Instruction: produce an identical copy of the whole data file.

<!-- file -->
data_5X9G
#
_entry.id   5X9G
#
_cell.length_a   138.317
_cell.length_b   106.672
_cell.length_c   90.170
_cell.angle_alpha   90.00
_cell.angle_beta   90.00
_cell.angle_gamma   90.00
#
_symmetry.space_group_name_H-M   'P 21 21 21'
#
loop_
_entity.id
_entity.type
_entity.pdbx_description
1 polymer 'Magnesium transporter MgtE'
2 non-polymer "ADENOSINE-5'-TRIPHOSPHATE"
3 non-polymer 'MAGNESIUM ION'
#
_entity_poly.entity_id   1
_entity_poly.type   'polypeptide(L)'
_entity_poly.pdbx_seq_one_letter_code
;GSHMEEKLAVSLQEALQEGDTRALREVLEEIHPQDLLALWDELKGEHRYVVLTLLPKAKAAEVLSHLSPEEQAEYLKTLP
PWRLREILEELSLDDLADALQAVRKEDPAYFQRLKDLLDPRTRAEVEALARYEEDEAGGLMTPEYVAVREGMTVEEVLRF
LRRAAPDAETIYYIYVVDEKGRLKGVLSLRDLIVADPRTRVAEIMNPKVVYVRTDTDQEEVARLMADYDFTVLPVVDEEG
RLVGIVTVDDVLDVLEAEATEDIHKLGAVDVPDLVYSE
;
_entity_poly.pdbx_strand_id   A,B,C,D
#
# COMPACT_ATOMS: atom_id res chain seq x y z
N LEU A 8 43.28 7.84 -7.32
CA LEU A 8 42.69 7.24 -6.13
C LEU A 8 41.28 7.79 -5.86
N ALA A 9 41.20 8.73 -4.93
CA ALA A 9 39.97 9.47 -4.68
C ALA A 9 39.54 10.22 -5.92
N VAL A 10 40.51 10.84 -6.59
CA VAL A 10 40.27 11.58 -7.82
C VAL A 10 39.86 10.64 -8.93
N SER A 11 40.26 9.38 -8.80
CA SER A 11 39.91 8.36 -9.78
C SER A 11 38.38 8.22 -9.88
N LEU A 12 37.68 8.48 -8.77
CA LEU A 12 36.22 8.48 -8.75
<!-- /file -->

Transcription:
data_5X9G
#
_entry.id   5X9G
#
_cell.length_a   138.317
_cell.length_b   106.672
_cell.length_c   90.170
_cell.angle_alpha   90.00
_cell.angle_beta   90.00
_cell.angle_gamma   90.00
#
_symmetry.space_group_name_H-M   'P 21 21 21'
#
loop_
_entity.id
_entity.type
_entity.pdbx_description
1 polymer 'Magnesium transporter MgtE'
2 non-polymer "ADENOSINE-5'-TRIPHOSPHATE"
3 non-polymer 'MAGNESIUM ION'
#
_entity_poly.entity_id   1
_entity_poly.type   'polypeptide(L)'
_entity_poly.pdbx_seq_one_letter_code
;GSHMEEKLAVSLQEALQEGDTRALREVLEEIHPQDLLALWDELKGEHRYVVLTLLPKAKAAEVLSHLSPEEQAEYLKTLP
PWRLREILEELSLDDLADALQAVRKEDPAYFQRLKDLLDPRTRAEVEALARYEEDEAGGLMTPEYVAVREGMTVEEVLRF
LRRAAPDAETIYYIYVVDEKGRLKGVLSLRDLIVADPRTRVAEIMNPKVVYVRTDTDQEEVARLMADYDFTVLPVVDEEG
RLVGIVTVDDVLDVLEAEATEDIHKLGAVDVPDLVYSE
;
_entity_poly.pdbx_strand_id   A,B,C,D
#
# COMPACT_ATOMS: atom_id res chain seq x y z
N LEU A 8 43.28 7.84 -7.32
CA LEU A 8 42.69 7.24 -6.13
C LEU A 8 41.28 7.79 -5.86
N ALA A 9 41.20 8.73 -4.93
CA ALA A 9 39.97 9.47 -4.68
C ALA A 9 39.54 10.22 -5.92
N VAL A 10 40.51 10.84 -6.59
CA VAL A 10 40.27 11.58 -7.82
C VAL A 10 39.86 10.64 -8.93
N SER A 11 40.26 9.38 -8.80
CA SER A 11 39.91 8.36 -9.78
C SER A 11 38.38 8.22 -9.88
N LEU A 12 37.68 8.48 -8.77
CA LEU A 12 36.22 8.48 -8.75